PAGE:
We reduce the foregoing to the singular issue of whether the CA correctly allowed the respondents' attorney's fees to be charged against the supposed amicable settlement amount contemplated by the Compromise Agreement (approved by the CA) between Ramon and the EPCIB.
We cannot subscribe to the appellate court's April 14, 2011 Amended Decision. The payment of respondents' attorney's fees can neither be charged against nor collected from the Compromise Agreement. Moreover, respondents' attorney's lien cannot be effected against the judgment of the RTC Baguio.
The appellate court's ruling that respondents, as counsels of the former administratrix of the Spouses Jacinto's estate, are entitled to 25% of the purported amicable settlement amount in the Compromise Agreement muddles:
(1) the nature of the suit between Ramon and Marilene, on one hand, and EPCIB and FPI, on the other hand;
(2) the actual judgment award of the RTC Baguio in favor of the plaintiffs consisting in the payment of damages, including attorney's fees;
(3) the corresponding judgment award to EPCIB on its cross-claim against FPI in the amount of P154,085,400.00.
(4) the scope of available remedies in claims against the estate of a decedent; and
(5) the consideration for a compromise agreement and judgment of the courts based thereon.
Civil Case No. 5751-R is an action to
recover and enforce registered
ownership over real property.
First. There is no dispute that the subject properties properly belonged to the Estate of the Spouses Jacinto. In fact, the October 30, 2007 Decision of the RTC Baguio in Civil Case No. 5751-R, to the June 10, 2010 Resolution and April 14, 2011 Amended Decision of the CA in CA-G.R. CV No. 92392, recognized that the subject properties form part of the Estate of the Spouses Jacinto. Hence, when Marilene, as the then administratrix of her parents' estate, intervened, the initial defect in the complaint filed by Ramon was cured.
To recall, Civil Case No. 5751-R was an action to recover and enforce the ownership of the Spouses Jacinto (decedents) and consequently their estate, over the subject properties against that of the titles of defendant EPCIB. The RTC Baguio's ensuing judgment thereon declared the transfers of the subject properties null the fraudulent, and ultimately settled the valid registered ownership over these. The RTC Baguio granted Ramon's and Marilene's prayer for damages in the total amount of P700,000.00, including P100,000.00 as attorney's fees. There was no other judgment award in favor of respondents' client, Marilene, as the then administratrix of her parents' estate.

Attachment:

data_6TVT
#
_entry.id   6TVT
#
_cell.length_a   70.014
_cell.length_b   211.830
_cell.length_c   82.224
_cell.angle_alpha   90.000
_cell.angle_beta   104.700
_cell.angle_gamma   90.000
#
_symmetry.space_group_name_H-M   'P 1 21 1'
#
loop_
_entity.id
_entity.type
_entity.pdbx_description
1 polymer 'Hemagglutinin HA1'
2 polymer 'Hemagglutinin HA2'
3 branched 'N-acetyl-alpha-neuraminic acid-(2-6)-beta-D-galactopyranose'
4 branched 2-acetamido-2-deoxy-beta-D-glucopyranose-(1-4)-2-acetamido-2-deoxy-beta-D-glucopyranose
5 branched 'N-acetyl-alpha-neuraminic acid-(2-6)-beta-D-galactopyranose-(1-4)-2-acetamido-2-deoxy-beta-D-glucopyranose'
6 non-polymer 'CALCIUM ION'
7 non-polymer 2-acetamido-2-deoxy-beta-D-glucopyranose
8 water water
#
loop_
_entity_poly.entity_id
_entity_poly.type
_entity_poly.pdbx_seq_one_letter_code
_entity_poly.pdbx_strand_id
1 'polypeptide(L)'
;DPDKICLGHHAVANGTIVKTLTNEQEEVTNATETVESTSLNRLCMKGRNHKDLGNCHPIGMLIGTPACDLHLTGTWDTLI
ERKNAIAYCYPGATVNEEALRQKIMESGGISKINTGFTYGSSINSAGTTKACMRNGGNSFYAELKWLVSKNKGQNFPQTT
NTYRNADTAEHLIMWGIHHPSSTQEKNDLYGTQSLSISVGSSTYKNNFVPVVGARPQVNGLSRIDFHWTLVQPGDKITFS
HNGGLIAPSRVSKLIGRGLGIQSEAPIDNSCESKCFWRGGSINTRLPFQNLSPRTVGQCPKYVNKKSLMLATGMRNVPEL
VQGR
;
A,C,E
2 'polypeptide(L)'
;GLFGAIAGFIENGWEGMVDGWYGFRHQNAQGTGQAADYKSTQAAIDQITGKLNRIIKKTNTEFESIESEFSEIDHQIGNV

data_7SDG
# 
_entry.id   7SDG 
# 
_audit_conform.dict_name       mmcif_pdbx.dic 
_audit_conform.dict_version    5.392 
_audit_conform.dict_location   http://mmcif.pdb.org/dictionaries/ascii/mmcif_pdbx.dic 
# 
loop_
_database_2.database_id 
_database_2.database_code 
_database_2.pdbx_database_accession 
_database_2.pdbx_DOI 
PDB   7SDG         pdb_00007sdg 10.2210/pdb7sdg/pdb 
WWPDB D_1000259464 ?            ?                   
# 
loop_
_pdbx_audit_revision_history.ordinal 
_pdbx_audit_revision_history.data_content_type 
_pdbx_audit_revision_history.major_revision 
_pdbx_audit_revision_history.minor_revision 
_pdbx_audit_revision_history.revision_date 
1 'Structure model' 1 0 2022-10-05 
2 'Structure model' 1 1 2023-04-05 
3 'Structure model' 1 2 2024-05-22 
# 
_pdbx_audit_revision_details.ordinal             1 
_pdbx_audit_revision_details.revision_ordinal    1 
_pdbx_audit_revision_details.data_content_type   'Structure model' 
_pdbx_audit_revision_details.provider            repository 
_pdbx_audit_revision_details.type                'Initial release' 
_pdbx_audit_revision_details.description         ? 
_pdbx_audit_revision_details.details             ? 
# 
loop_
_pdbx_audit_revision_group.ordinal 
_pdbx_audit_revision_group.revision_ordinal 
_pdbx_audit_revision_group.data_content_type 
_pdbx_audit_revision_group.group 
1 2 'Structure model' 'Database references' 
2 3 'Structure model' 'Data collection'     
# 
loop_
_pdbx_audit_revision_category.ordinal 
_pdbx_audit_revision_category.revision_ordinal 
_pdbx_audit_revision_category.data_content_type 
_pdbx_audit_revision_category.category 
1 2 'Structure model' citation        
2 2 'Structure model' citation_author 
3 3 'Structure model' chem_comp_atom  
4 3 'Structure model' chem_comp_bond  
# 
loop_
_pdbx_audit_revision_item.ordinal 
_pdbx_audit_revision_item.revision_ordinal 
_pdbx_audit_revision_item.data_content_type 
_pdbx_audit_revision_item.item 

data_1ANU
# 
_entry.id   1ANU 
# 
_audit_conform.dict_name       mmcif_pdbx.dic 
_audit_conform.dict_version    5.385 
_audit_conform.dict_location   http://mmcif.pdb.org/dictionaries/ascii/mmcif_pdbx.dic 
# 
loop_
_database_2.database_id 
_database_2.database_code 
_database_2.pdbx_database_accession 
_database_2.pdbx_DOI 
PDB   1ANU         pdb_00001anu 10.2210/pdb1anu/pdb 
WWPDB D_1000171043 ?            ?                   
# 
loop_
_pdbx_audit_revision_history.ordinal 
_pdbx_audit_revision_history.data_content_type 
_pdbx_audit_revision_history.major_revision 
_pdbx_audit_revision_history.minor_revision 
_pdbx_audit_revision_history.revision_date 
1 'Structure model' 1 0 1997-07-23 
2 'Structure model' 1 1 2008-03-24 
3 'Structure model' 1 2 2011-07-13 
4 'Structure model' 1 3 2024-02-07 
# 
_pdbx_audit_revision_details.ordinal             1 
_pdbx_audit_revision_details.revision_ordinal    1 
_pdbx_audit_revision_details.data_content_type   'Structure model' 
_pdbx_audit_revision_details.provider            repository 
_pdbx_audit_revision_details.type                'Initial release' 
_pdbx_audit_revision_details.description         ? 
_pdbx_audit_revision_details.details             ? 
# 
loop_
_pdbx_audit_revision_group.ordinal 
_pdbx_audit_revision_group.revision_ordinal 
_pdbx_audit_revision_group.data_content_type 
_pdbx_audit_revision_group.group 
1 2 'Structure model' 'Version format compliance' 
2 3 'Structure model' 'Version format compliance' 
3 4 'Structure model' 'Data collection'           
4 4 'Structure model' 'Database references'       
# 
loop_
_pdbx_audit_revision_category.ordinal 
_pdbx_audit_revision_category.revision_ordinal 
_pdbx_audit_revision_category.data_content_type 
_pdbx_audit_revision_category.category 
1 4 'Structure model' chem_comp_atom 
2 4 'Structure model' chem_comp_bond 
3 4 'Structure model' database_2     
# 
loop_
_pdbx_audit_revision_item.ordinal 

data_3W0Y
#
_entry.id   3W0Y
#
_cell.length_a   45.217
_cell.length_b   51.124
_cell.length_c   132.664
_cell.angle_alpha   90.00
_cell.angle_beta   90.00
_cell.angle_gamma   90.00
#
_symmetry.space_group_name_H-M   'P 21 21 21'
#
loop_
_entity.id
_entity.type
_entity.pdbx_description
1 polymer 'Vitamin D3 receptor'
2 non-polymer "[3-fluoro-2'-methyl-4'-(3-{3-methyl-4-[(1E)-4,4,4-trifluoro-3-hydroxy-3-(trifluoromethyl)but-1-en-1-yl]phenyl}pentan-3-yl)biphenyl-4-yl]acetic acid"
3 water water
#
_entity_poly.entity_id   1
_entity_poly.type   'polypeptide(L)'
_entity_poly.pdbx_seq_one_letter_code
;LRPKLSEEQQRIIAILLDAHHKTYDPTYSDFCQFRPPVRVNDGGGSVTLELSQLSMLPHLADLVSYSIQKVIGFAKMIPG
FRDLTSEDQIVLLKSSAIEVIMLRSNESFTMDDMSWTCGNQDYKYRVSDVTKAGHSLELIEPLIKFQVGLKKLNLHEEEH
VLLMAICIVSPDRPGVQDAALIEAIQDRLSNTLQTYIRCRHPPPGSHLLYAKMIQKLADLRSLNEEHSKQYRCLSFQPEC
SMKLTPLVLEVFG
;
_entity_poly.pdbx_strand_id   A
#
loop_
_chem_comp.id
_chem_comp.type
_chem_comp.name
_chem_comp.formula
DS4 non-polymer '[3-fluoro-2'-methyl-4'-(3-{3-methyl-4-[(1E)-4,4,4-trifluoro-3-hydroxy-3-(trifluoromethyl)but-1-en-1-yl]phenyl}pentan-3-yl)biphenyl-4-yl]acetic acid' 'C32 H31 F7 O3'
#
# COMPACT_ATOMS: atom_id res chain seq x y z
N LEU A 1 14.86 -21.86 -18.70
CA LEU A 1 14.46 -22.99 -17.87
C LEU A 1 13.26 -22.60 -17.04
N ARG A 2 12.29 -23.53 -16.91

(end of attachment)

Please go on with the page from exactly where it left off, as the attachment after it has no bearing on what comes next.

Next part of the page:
Separate from the judgment award to plaintiffs, the RTC awarded EPCIB the value of FPI's loan and the mortgage in the amount of P154,085,400.00 plus legal interest, based on the cross claim of EPCIB against its co-defendant FPI.ℒαwρhi৷ Plainly, the judgment debtors in the case are defendants EPCIB and FPI for the respective amounts adjudged by the RTC Baguio.
Fairly evident is that EPCIB was both a judgment debtor and judgment creditor in Civil Case No. 5751-R. It was jointly and severally liable with FPI to pay Ramon and Marilene P700,000.00 in damages and should likewise be paid by FPI the amount of P154,085,400.00 equivalent to the value of its loan. In all, while FPI is a judgment debtor in Civil Case No. 5751-R, jointly and severally with EPCIB to pay P700,000.00 in damages to Ramon and Marilene, it was liable only to EPCIB for the value of the loan.
Verily, even without delving into the finality of the monetary awards to Ramon and Marilene, respondent lawyers have no claim to the judgment amount in favor of EPCIB. It was erroneous for the appellate court to set the amount of P154,085,400.00 on which to deduct respondents claimed 25% attorney's fees.
Perforce, the Notice of Attorney's Lien filed by respondents before the RTC Baguio was a superfluity and did not relate to the judgment amount in favor of EPCIB on its cross-claim against FPL
Curiously, respondents did not present their contingency fee agreement with Marilene before the RTC Baguio while litigating Civil Case No. 5751-R; respondents also did not question the P100,000.00 award as attorney's fees.
Article 2208 of the Civil Code provides:
ARTICLE 2208. In the absence of stipulation, attorney's fees and expenses of litigation, other than judicial costs, cannot be recovered, except:
(1) When exemplary damages are awarded;
(2) When the defendant's act or omission has compelled the plaintiff to litigate with third persons or to incur expenses to protect his interest;
(3) In criminal cases of malicious prosecution against the plaintiff;
(4) In case of a clearly unfounded civil action or proceeding against the plaintiff;
(5) Where the defendant acted in gross and evident bad faith in refusing to satisfy the plaintiffs plainly valid, just and demandable claim;
(6) In actions for legal support;
(7) In actions for the recovery of wages of household helpers, laborers and skilled workers;
(8) In actions for indemnity under workmen's compensation and employer's liability laws;
(9) In a separate civil action to recover civil liability arising from a crime;
(10) When at least double judicial costs are awarded;
(11) In any other case where the court deems it just and equitable that attorney's fees and expenses of litigation should be recovered.
In all cases, the attorney's fees and expenses of litigation must be reasonable. (Emphasis supplied)
Clearly, respondents are precluded from propounding a claim of attorney's fees beyond that what they prayed for, and that awarded by the RTC Baguio in Civil Case No. 5751-R.
Respondents have no direct and
preferential claim over the subject